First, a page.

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A big thanks to Marisa Politano who very graciously allowed me to use her artwork for this blog. When you read on, you’ll understand why I was so keen to use it. Follow her on Instagram  

This weekend I travelled to an area in NSW close to where I’d lived over 30 years ago. As often happens in life, I’ve lost touch with most of the people I knew while living there and almost didn’t contact someone who, back then, was a good friend. Fortunately, I did contact her –Facebook is handy sometimes – and the moment we met; the gap of time slipped away. There we stood, two young women literally embracing the older women we’d become, with huge hugs, laughter, and pure uncontained joy.

The experience reinforced the faith I have about life. I’m not religious, but I do believe in an inner power we can draw on when things get tough. No matter how bad things get, we all have the ability to pull ourselves up and out of it, however long it takes.

When I left the area for Sydney, my friend’s husband had been killed in a tragic car accident leaving her alone with 3 young boys, a farm, and a half-built house he was building that they lived in. That was bad enough, but she’d met her husband while he was travelling in Europe, English was not her first language, and her own family lived at the other side of the world. How do you get through something like that in your early 30’s?

Fast forward 30 years and she now has 5 children, 4 grandchildren, a husband, a finished house with a pool and extra cabin on the farm, a family business, 2 degrees and a job she loves, working at the local school. As an aside, she threw into the conversation a brush with breast cancer, and (not as an aside) her youngest son’s battle with cancer which he survived against all odds. While I know that so much in her journey would have been horrendously hard, she encapsulated (for me) the game of life, often with unbearable lows countered by highs on a measurable and equal scale. My friend is as resilient as she is joyful, as pragmatic as she hopeful, and most of all, she is bursting with love.

It was a short reunion, we both parted in tears knowing we may possibly never meet again, but also I was left wondering at what it might have been like had we known that day shortly after her husband’s death, when I was encouraging her to scream out her grief on a deserted beach, that everything was going to be all right.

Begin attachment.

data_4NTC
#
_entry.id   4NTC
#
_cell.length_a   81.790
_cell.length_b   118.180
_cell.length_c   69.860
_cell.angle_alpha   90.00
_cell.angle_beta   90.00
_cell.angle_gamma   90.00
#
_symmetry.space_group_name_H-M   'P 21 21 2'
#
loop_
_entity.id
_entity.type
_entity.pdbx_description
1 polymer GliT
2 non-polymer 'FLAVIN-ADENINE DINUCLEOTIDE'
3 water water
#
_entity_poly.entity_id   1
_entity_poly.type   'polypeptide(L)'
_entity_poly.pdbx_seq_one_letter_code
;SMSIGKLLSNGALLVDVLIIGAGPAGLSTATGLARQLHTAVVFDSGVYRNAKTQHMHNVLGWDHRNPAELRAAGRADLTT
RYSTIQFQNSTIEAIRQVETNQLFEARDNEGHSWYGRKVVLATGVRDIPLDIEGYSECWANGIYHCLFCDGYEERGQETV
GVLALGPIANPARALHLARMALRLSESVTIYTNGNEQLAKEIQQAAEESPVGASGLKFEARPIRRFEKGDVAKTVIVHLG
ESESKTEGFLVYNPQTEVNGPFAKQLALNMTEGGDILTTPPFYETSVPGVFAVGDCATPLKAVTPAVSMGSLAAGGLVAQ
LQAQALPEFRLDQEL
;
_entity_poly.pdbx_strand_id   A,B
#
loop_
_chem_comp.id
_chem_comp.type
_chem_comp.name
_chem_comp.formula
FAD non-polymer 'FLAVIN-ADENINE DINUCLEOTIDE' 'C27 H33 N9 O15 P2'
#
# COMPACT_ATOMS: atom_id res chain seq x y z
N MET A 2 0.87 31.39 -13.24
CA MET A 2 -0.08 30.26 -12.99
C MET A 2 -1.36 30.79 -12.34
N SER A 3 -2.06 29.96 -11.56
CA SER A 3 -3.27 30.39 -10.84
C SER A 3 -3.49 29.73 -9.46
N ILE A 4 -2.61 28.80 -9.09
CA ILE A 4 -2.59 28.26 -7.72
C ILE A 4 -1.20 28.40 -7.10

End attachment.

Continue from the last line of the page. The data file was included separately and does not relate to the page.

Would I have said, don’t worry about a thing, everything’s gonna be all right?

I often coach people who have turned to food, or alcohol, after some fateful incident or time of deep stress or worry. I joke about “Cheer me up Chips”, “Cheer me up Chocolate. “Cheer me up Carbs”. It’s normal to seek comfort in food, and it’s OK to do so for a short time, unless/until your behaviour creates a health problem and adds further stress to your life.

The inclination to turn to carbohydrates for comfort when feeling unhappy or sad often stems from a combination of psychological, physiological, and neurological factors.

Neurotransmitters and Mood Regulation: Carbohydrates, especially those with a higher glycaemic index like bread, rice, crackers, chips, and soft drinks, can prompt the release of serotonin, a neurotransmitter associated with mood regulation and a sense of well-being. When we feel low, we often seek foods that can temporarily boost our mood.

Emotional Eating: Emotional eating is a coping mechanism for stress, sadness, or other negative emotions. Comfort foods, often high in carbohydrates, are associated with positive memories or feelings of comfort and security. Consuming these foods might provide a temporary distraction or a sense of emotional comfort.

Brain Response to Stress: The stress hormone cortisol, released during periods of stress or sadness, can influence food cravings, particularly for foods high in sugar and carbohydrates. These foods may provide a quick energy boost, albeit temporary, and potentially soothe stress-induced responses.

Cultural and Social Influences: Cultural and social factors also play a role. Families, societies, or communities often associate certain foods, often high in carbohydrates, with comfort and celebration. This association can lead to seeking these foods during times of distress.

Physiological Response: Carbohydrates, especially simple sugars, lead to a rapid increase in blood sugar levels. This surge can offer a temporary energy boost and create a sense of feeling better due to the immediate energy rush.

It’s essential to acknowledge that while alcohol, chocolate and highly processed carbs can  temporarily elevate your mood, they often lead to a quick spike in blood sugar levels followed by a crash, which can worsen mood swings and energy levels.

I guess I write all this, inspired by my friend, to say, in the famous words of Bob Marley’s song Three Little Birds

 “Don’t worry about a thing, because every little thing’s gonna to be all right”.

If you are going through a hell ride in life, and don’t feel like you can get out of it, understand that some way or another you can and you will, one step at a time get out of it.

Finding healthier coping mechanisms for emotional distress, such as exercise, social support, relaxation techniques, and a balanced diet, is more sustainable for overall well-being and will help you to reach the light at the end of the tunnel quicker than exacerbating the problem with food and drink that negatively fuels your physical and mental wellbeing.

And if you can, try to remember ……  every little thing’s gonna to be all right, so please, don’t make it worse.

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